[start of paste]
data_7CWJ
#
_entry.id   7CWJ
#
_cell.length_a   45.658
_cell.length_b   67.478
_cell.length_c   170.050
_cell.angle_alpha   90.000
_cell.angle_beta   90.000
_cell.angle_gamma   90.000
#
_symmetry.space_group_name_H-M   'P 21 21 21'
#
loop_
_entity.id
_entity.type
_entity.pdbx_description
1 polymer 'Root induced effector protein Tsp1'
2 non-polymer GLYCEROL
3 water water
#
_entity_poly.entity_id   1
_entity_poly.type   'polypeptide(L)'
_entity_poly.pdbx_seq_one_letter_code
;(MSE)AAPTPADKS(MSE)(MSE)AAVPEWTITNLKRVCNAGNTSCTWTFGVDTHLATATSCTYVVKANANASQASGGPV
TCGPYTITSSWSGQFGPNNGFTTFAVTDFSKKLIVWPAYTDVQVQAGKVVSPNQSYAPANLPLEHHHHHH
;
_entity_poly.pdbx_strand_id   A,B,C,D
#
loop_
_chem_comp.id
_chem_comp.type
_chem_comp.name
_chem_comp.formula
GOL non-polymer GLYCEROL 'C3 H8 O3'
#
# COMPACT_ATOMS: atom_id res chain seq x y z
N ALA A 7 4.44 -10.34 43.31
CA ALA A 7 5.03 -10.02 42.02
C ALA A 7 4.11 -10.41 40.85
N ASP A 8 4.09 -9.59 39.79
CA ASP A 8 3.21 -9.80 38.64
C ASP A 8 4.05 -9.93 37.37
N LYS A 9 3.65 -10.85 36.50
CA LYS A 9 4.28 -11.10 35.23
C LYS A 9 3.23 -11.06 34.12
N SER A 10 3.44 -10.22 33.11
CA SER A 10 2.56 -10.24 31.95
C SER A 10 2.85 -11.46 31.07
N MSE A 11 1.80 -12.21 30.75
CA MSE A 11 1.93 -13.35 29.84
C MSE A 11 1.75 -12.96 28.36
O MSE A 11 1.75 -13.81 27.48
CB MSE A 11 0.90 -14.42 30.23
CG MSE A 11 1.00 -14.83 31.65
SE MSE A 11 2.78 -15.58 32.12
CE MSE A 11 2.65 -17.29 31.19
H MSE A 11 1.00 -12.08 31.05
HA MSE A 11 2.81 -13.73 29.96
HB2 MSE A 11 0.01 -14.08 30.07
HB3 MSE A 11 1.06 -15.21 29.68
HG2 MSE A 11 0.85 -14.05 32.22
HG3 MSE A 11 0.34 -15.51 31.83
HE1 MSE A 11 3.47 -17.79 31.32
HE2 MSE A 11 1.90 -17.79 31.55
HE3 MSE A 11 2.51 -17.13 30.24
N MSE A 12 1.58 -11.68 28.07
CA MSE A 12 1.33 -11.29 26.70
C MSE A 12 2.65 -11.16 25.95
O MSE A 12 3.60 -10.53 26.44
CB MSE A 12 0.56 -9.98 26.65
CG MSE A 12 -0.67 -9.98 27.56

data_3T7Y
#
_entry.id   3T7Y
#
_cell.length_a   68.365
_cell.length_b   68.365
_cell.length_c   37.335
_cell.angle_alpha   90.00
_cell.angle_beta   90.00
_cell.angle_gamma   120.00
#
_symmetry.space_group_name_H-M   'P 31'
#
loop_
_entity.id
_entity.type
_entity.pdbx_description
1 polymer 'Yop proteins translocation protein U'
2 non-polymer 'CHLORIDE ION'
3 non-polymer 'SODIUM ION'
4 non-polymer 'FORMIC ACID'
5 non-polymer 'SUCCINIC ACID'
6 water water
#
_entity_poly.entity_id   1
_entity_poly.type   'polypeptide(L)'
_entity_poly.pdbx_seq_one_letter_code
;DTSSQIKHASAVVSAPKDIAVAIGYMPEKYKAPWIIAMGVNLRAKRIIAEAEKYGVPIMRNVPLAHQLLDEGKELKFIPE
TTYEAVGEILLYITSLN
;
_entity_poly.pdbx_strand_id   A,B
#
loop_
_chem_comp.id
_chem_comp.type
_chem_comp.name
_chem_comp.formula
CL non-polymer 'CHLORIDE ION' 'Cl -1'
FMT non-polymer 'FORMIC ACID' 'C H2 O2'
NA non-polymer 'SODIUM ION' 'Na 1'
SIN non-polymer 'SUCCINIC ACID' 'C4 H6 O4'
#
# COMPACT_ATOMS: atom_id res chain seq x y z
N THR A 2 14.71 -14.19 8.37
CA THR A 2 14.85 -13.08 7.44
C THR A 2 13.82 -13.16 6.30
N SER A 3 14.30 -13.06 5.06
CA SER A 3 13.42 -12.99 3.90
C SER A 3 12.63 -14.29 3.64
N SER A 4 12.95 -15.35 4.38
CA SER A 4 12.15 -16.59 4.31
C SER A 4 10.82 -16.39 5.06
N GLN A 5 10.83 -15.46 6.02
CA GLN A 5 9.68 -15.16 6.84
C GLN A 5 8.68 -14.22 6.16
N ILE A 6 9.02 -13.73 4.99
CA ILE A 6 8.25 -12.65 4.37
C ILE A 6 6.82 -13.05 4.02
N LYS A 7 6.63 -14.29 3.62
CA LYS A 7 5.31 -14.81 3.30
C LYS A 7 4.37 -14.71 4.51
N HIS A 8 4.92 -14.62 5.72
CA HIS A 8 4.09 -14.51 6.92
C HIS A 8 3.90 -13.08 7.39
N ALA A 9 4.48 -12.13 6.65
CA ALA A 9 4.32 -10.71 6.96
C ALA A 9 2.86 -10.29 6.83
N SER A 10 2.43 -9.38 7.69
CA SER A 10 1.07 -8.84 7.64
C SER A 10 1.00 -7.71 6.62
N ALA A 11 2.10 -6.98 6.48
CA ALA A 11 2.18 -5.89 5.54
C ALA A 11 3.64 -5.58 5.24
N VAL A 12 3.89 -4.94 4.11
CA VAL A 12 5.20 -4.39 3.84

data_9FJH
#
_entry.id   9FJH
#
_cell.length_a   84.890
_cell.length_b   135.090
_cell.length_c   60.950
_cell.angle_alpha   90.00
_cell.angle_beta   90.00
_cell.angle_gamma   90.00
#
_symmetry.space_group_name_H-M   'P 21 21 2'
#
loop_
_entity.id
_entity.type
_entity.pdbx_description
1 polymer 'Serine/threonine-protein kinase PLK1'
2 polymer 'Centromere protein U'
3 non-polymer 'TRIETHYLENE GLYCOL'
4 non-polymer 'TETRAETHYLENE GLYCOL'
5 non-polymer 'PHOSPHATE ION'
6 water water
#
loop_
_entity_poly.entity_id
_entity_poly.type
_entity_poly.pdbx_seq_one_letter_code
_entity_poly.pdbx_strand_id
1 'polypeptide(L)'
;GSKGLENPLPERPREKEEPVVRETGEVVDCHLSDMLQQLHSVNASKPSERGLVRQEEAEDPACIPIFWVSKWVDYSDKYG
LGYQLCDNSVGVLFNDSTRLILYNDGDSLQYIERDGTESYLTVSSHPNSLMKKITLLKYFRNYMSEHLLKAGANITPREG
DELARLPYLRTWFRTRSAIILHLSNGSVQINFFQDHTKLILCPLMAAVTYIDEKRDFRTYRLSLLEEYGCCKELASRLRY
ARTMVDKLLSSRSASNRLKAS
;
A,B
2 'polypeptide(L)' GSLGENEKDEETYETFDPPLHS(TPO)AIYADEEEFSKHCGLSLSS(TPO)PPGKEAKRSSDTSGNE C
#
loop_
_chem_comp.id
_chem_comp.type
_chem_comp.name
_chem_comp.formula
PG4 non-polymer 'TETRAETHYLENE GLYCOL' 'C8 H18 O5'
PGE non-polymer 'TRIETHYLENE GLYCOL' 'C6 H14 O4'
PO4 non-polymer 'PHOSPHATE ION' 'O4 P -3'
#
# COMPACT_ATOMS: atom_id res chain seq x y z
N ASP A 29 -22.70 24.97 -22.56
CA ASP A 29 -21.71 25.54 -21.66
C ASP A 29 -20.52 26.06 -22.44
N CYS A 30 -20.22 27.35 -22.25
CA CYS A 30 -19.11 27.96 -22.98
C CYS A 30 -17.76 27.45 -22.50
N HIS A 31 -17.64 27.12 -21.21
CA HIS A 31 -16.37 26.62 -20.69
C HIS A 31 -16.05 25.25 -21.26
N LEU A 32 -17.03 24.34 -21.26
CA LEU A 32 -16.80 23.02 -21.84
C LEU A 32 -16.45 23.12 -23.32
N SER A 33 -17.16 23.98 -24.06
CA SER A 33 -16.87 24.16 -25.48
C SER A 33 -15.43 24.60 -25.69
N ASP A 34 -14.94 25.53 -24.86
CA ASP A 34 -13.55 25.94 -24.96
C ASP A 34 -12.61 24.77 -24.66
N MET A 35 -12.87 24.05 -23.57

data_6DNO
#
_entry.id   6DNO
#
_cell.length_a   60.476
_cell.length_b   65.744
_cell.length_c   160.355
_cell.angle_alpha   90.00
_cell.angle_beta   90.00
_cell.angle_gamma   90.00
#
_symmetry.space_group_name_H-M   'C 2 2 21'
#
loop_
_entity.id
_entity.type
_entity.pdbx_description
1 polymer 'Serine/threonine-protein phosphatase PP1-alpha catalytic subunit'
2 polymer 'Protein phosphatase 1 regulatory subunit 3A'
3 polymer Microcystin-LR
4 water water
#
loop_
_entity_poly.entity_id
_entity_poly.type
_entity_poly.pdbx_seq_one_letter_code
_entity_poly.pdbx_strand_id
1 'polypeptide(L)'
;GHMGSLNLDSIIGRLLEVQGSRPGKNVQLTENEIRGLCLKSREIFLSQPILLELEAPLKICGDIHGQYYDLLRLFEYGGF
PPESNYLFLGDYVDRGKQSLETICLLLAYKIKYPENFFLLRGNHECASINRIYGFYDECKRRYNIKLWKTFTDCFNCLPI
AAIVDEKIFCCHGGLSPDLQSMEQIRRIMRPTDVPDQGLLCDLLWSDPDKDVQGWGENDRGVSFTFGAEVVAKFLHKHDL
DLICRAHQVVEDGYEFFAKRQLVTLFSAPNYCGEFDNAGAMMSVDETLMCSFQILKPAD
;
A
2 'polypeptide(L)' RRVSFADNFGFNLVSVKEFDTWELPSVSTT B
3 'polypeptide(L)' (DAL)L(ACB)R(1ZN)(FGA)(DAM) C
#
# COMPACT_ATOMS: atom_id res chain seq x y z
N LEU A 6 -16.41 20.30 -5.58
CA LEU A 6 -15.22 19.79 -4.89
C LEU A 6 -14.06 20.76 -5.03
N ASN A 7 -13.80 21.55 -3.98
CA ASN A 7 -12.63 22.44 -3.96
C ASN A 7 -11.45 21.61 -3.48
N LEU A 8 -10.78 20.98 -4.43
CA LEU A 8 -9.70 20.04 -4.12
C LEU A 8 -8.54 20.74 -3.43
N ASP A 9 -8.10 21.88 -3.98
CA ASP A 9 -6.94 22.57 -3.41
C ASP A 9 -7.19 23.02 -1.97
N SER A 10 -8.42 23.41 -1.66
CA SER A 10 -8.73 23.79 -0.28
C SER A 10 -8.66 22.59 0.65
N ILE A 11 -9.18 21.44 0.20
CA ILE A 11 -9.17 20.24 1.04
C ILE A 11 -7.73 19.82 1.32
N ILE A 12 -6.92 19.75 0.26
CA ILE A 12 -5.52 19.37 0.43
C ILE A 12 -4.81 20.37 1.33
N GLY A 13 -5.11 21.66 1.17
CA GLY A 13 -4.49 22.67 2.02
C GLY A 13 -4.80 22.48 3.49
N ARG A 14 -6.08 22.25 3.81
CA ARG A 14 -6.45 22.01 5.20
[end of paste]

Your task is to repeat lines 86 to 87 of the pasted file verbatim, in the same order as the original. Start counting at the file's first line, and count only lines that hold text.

loop_
_entity.id